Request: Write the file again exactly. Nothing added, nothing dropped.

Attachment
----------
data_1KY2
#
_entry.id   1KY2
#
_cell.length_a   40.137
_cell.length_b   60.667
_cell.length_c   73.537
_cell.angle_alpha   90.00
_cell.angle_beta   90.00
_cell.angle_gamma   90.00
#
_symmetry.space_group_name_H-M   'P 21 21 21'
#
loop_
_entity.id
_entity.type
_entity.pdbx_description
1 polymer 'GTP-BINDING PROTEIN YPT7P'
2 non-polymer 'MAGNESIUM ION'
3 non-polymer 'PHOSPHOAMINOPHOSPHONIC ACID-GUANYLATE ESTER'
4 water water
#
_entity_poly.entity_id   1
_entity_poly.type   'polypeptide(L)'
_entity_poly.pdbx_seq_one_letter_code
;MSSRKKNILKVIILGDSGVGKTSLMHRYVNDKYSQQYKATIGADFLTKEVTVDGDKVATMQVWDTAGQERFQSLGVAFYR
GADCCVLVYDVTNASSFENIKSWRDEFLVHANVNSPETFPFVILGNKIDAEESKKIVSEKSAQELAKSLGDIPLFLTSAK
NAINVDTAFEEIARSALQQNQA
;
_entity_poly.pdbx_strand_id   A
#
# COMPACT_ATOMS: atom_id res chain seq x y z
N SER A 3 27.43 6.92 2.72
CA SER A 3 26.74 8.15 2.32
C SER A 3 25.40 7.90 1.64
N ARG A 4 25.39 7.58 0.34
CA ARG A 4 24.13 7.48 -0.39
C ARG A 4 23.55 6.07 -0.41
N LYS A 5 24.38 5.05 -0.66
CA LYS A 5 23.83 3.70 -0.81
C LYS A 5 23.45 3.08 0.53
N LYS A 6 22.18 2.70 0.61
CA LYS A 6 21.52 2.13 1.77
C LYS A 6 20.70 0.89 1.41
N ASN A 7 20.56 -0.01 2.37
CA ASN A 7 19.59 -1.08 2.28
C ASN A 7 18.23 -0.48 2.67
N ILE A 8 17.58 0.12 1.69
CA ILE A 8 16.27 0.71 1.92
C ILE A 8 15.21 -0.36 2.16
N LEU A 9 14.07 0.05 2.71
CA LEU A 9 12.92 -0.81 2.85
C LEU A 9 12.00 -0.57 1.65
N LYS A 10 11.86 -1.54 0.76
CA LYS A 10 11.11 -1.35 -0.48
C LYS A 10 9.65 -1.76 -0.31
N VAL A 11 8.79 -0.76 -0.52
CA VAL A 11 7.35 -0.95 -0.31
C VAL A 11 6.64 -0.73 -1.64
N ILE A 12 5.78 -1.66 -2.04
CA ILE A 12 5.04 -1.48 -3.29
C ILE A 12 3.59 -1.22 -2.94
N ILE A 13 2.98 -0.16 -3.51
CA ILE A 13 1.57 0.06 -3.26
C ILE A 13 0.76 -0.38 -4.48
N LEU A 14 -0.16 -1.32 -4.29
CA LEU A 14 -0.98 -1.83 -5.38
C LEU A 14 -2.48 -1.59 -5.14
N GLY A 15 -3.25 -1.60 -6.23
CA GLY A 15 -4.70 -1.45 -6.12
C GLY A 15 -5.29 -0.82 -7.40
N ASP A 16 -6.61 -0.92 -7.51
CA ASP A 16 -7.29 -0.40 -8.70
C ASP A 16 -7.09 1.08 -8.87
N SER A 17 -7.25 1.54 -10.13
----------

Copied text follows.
data_1KY2
#
_entry.id   1KY2
#
_cell.length_a   40.137
_cell.length_b   60.667
_cell.length_c   73.537
_cell.angle_alpha   90.00
_cell.angle_beta   90.00
_cell.angle_gamma   90.00
#
_symmetry.space_group_name_H-M   'P 21 21 21'
#
loop_
_entity.id
_entity.type
_entity.pdbx_description
1 polymer 'GTP-BINDING PROTEIN YPT7P'
2 non-polymer 'MAGNESIUM ION'
3 non-polymer 'PHOSPHOAMINOPHOSPHONIC ACID-GUANYLATE ESTER'
4 water water
#
_entity_poly.entity_id   1
_entity_poly.type   'polypeptide(L)'
_entity_poly.pdbx_seq_one_letter_code
;MSSRKKNILKVIILGDSGVGKTSLMHRYVNDKYSQQYKATIGADFLTKEVTVDGDKVATMQVWDTAGQERFQSLGVAFYR
GADCCVLVYDVTNASSFENIKSWRDEFLVHANVNSPETFPFVILGNKIDAEESKKIVSEKSAQELAKSLGDIPLFLTSAK
NAINVDTAFEEIARSALQQNQA
;
_entity_poly.pdbx_strand_id   A
#
# COMPACT_ATOMS: atom_id res chain seq x y z
N SER A 3 27.43 6.92 2.72
CA SER A 3 26.74 8.15 2.32
C SER A 3 25.40 7.90 1.64
N ARG A 4 25.39 7.58 0.34
CA ARG A 4 24.13 7.48 -0.39
C ARG A 4 23.55 6.07 -0.41
N LYS A 5 24.38 5.05 -0.66
CA LYS A 5 23.83 3.70 -0.81
C LYS A 5 23.45 3.08 0.53
N LYS A 6 22.18 2.70 0.61
CA LYS A 6 21.52 2.13 1.77
C LYS A 6 20.70 0.89 1.41
N ASN A 7 20.56 -0.01 2.37
CA ASN A 7 19.59 -1.08 2.28
C ASN A 7 18.23 -0.48 2.67
N ILE A 8 17.58 0.12 1.69
CA ILE A 8 16.27 0.71 1.92
C ILE A 8 15.21 -0.36 2.16
N LEU A 9 14.07 0.05 2.71
CA LEU A 9 12.92 -0.81 2.85
C LEU A 9 12.00 -0.57 1.65
N LYS A 10 11.86 -1.54 0.76
CA LYS A 10 11.11 -1.35 -0.48
C LYS A 10 9.65 -1.76 -0.31
N VAL A 11 8.79 -0.76 -0.52
CA VAL A 11 7.35 -0.95 -0.31
C VAL A 11 6.64 -0.73 -1.64
N ILE A 12 5.78 -1.66 -2.04
CA ILE A 12 5.04 -1.48 -3.29
C ILE A 12 3.59 -1.22 -2.94
N ILE A 13 2.98 -0.16 -3.51
CA ILE A 13 1.57 0.06 -3.26
C ILE A 13 0.76 -0.38 -4.48
N LEU A 14 -0.16 -1.32 -4.29
CA LEU A 14 -0.98 -1.83 -5.38
C LEU A 14 -2.48 -1.59 -5.14
N GLY A 15 -3.25 -1.60 -6.23
CA GLY A 15 -4.70 -1.45 -6.12
C GLY A 15 -5.29 -0.82 -7.40
N ASP A 16 -6.61 -0.92 -7.51
CA ASP A 16 -7.29 -0.40 -8.70
C ASP A 16 -7.09 1.08 -8.87
N SER A 17 -7.25 1.54 -10.13